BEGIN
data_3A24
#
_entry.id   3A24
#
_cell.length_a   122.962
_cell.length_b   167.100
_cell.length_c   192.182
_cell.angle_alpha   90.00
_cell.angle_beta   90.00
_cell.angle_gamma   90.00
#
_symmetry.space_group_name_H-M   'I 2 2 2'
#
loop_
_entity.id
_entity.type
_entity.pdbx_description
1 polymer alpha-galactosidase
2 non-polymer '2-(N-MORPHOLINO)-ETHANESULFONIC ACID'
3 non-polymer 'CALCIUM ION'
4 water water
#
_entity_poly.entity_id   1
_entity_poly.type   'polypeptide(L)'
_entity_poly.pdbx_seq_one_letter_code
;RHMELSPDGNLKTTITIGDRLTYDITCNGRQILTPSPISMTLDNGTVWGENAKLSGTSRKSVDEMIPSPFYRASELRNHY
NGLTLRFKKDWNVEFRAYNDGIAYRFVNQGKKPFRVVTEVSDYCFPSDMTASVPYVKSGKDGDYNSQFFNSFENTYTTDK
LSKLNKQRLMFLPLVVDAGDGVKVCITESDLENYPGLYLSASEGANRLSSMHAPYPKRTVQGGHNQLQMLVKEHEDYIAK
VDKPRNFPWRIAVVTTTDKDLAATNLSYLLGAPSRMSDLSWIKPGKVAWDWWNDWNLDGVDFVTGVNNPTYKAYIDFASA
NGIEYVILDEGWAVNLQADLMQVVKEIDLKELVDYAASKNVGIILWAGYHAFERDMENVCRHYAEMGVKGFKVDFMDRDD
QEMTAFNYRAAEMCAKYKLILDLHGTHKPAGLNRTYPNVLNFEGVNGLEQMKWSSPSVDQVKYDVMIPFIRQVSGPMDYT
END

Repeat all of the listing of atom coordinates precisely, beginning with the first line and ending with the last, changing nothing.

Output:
data_3A24
#
_entry.id   3A24
#
_cell.length_a   122.962
_cell.length_b   167.100
_cell.length_c   192.182
_cell.angle_alpha   90.00
_cell.angle_beta   90.00
_cell.angle_gamma   90.00
#
_symmetry.space_group_name_H-M   'I 2 2 2'
#
loop_
_entity.id
_entity.type
_entity.pdbx_description
1 polymer alpha-galactosidase
2 non-polymer '2-(N-MORPHOLINO)-ETHANESULFONIC ACID'
3 non-polymer 'CALCIUM ION'
4 water water
#
_entity_poly.entity_id   1
_entity_poly.type   'polypeptide(L)'
_entity_poly.pdbx_seq_one_letter_code
;RHMELSPDGNLKTTITIGDRLTYDITCNGRQILTPSPISMTLDNGTVWGENAKLSGTSRKSVDEMIPSPFYRASELRNHY
NGLTLRFKKDWNVEFRAYNDGIAYRFVNQGKKPFRVVTEVSDYCFPSDMTASVPYVKSGKDGDYNSQFFNSFENTYTTDK
LSKLNKQRLMFLPLVVDAGDGVKVCITESDLENYPGLYLSASEGANRLSSMHAPYPKRTVQGGHNQLQMLVKEHEDYIAK
VDKPRNFPWRIAVVTTTDKDLAATNLSYLLGAPSRMSDLSWIKPGKVAWDWWNDWNLDGVDFVTGVNNPTYKAYIDFASA
NGIEYVILDEGWAVNLQADLMQVVKEIDLKELVDYAASKNVGIILWAGYHAFERDMENVCRHYAEMGVKGFKVDFMDRDD
QEMTAFNYRAAEMCAKYKLILDLHGTHKPAGLNRTYPNVLNFEGVNGLEQMKWSSPSVDQVKYDVMIPFIRQVSGPMDYT